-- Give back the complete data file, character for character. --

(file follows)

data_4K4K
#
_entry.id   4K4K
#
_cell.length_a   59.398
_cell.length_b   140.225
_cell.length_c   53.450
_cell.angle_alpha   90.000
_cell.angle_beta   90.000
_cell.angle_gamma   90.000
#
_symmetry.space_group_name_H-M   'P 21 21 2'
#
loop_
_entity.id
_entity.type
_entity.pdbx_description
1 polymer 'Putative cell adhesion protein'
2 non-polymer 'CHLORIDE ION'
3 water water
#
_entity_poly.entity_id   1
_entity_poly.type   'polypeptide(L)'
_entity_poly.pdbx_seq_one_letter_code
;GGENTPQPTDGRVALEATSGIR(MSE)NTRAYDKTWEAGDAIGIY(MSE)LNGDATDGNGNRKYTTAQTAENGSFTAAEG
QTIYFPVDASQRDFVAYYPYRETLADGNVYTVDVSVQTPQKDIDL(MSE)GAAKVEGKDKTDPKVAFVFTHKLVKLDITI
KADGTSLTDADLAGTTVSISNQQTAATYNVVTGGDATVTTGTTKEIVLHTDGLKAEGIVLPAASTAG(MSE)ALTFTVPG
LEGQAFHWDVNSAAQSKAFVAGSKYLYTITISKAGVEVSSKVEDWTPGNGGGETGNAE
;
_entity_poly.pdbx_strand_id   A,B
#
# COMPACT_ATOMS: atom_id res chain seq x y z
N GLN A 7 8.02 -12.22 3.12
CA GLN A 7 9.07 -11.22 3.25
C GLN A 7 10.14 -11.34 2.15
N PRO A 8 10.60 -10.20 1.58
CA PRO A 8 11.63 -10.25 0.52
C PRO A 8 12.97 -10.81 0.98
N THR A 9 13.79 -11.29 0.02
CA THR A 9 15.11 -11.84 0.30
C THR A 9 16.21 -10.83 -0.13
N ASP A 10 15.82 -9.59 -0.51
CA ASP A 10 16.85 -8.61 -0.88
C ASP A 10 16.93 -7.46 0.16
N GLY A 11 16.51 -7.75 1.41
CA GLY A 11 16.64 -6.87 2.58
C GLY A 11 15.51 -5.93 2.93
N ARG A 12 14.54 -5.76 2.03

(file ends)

data_4K4K
#
_entry.id   4K4K
#
_cell.length_a   59.398
_cell.length_b   140.225
_cell.length_c   53.450
_cell.angle_alpha   90.000
_cell.angle_beta   90.000
_cell.angle_gamma   90.000
#
_symmetry.space_group_name_H-M   'P 21 21 2'
#
loop_
_entity.id
_entity.type
_entity.pdbx_description
1 polymer 'Putative cell adhesion protein'
2 non-polymer 'CHLORIDE ION'
3 water water
#
_entity_poly.entity_id   1
_entity_poly.type   'polypeptide(L)'
_entity_poly.pdbx_seq_one_letter_code
;GGENTPQPTDGRVALEATSGIR(MSE)NTRAYDKTWEAGDAIGIY(MSE)LNGDATDGNGNRKYTTAQTAENGSFTAAEG
QTIYFPVDASQRDFVAYYPYRETLADGNVYTVDVSVQTPQKDIDL(MSE)GAAKVEGKDKTDPKVAFVFTHKLVKLDITI
KADGTSLTDADLAGTTVSISNQQTAATYNVVTGGDATVTTGTTKEIVLHTDGLKAEGIVLPAASTAG(MSE)ALTFTVPG
LEGQAFHWDVNSAAQSKAFVAGSKYLYTITISKAGVEVSSKVEDWTPGNGGGETGNAE
;
_entity_poly.pdbx_strand_id   A,B
#
# COMPACT_ATOMS: atom_id res chain seq x y z
N GLN A 7 8.02 -12.22 3.12
CA GLN A 7 9.07 -11.22 3.25
C GLN A 7 10.14 -11.34 2.15
N PRO A 8 10.60 -10.20 1.58
CA PRO A 8 11.63 -10.25 0.52
C PRO A 8 12.97 -10.81 0.98
N THR A 9 13.79 -11.29 0.02
CA THR A 9 15.11 -11.84 0.30
C THR A 9 16.21 -10.83 -0.13
N ASP A 10 15.82 -9.59 -0.51
CA ASP A 10 16.85 -8.61 -0.88
C ASP A 10 16.93 -7.46 0.16
N GLY A 11 16.51 -7.75 1.41
CA GLY A 11 16.64 -6.87 2.58
C GLY A 11 15.51 -5.93 2.93
N ARG A 12 14.54 -5.76 2.03